Around the Quad

A Taste of What’s New in the Dining Hall

This fall, UNC Asheville students have a new dining experience, in a familiar place—with the opening of the renovated Brown Hall on August 21. The renovations come as part of UNC Asheville’s new 10-year contract with Chartwells, funded primarily through a $3 million investment by Chartwells.

“The renovated space is very Asheville,” says Senior Director of Dining Services Emily Williams. “We used reclaimed materials and commissioned local artists to construct the community tables. We also created areas to make students feel at home, such as the ‘relax’ space that mirrors a residential area.”

“We met with the designers early on to hear the overall changes, then again to see the details. We discussed everything about the dining hall from traffic flow to lighting choices,” said political science major Rachel Collman, a member of the Dining Services Student
Advisory Group. “It looks like it will be a more comfortable and welcoming space that will feel less like a cafeteria.”

The expanded open space adds 100 seats indoors and outdoors, as well as a hydroponic herb wall. 

Recent renovations also have been completed to Highsmith Union Food Court, The DownUnder in Overlook Hall, Argo Tea in Ramsey Library, and Rosetta’s Kitchenette in the Sherrill Center’s Wellness Cafe.

Graduates Earn Fulbright Scholarships

Four Awards Bring UNC Asheville’s total to 42 Scholars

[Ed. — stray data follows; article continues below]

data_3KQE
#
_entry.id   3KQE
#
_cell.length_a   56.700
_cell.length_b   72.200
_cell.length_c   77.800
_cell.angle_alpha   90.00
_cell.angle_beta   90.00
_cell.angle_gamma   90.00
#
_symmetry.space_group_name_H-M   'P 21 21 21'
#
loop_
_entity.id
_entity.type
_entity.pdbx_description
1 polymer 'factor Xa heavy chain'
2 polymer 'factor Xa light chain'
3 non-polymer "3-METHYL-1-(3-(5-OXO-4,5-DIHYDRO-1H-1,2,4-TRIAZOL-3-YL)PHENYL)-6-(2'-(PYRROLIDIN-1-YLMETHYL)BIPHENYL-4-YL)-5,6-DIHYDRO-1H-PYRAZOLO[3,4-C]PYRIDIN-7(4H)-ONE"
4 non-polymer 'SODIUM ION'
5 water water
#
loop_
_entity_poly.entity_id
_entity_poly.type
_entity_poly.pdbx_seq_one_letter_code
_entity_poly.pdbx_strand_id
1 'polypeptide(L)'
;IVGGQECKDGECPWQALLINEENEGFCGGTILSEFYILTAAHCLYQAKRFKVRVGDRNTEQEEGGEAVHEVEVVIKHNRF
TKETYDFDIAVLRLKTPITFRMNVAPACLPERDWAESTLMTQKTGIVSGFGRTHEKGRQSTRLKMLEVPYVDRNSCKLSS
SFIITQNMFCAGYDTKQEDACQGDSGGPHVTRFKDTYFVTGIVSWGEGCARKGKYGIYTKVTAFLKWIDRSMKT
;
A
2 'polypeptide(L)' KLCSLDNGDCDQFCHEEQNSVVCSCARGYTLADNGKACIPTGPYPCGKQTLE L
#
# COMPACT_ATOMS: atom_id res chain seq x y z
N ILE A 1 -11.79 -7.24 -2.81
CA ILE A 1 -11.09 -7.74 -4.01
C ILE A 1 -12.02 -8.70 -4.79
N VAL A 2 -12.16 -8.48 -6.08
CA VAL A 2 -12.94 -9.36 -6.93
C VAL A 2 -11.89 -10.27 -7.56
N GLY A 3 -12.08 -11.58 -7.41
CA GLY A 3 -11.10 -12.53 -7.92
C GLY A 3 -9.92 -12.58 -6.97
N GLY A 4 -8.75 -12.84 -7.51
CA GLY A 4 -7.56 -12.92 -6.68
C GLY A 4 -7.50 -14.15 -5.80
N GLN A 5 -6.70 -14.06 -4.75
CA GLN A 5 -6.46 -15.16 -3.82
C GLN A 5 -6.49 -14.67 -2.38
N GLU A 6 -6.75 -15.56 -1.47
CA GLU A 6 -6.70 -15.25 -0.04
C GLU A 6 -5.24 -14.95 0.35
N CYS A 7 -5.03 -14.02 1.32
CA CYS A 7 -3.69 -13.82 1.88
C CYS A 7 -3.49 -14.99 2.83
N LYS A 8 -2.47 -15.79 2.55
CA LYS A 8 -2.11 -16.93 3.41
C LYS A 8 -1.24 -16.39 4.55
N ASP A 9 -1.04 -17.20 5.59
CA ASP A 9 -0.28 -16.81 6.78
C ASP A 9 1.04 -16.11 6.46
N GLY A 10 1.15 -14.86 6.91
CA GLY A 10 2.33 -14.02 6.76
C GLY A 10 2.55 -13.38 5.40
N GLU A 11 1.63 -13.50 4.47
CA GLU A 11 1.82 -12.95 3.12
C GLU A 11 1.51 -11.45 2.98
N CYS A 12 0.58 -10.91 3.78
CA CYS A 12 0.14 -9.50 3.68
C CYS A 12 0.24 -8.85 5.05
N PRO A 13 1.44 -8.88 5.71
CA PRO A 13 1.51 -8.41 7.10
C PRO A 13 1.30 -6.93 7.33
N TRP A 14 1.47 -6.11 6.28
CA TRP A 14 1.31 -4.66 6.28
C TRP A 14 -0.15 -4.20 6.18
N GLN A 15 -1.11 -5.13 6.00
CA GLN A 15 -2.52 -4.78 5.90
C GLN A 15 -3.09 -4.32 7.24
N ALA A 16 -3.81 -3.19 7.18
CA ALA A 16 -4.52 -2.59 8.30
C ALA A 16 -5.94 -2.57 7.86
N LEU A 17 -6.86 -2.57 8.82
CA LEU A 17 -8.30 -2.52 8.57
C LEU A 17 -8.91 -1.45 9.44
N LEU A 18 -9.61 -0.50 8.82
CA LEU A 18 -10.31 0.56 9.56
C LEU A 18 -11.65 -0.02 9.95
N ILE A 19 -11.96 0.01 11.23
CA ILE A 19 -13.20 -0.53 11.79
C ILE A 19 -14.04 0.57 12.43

Gillian ScruggsSam Moser Hannah ClarkKyle Cavagnini

Recent graduates Kyle Cavagnini ’14, Hannah Clark ’14, Sam Moser ’14 and Gillian Scruggs ’11 have been selected for prestigious Fulbright Scholarships, which fund research and teaching experiences abroad. The four were selected this spring for the quality of their proposals and their academic and professional achievements, among other factors. These scholarships, sponsored by the U.S. Department of State, have now been awarded to 42 students and graduates of UNC Asheville.

Cavagnini will travel to Norway to research neuropathic disorders, building from his double-major in chemistry and philosophy and extensive undergraduate research. Clark will teach in Germany, a good fit for her double major in German and psychology. International studies major Moser will teach in South Korea, a country he first visited during a summer study abroad experience. Scruggs was awarded a Fulbright Scholarship to travel to Brazil to teach English, but she has decided instead to accept what she calls her dream job at the Alzar School in Idaho, where she will teach Advanced Spanish, AP World History, AP U.S. History, backpacking, whitewater kayaking, and lead trips to Chile twice a year to promote international cultural awareness.

Campus Growth 

Land Purchases Expand UNC Asheville’s Acreage 

The UNC Asheville Foundation continues to acquire land on behalf of the university, including the newest property located on Zillicoa Street. 

The August purchase from Highland Park LLC comes at a reduced price of $1.1 million as part of a gift to the university. It includes two tracts: 4.5 acres near the corner of Zillicoa Street and 2.5 acres that border six acres of land acquired in January from the Odyssey Community School. UNC Asheville also owns 9.3 acres at the 525 Broadway Property, acquired in 2011 from TD Bank when the former Health Adventure children’s museum development filed for bankruptcy. A portion of the property has been developed as part of the Reed Creek Greenway, providing a section of a route that will further connect the campus to downtown Asheville.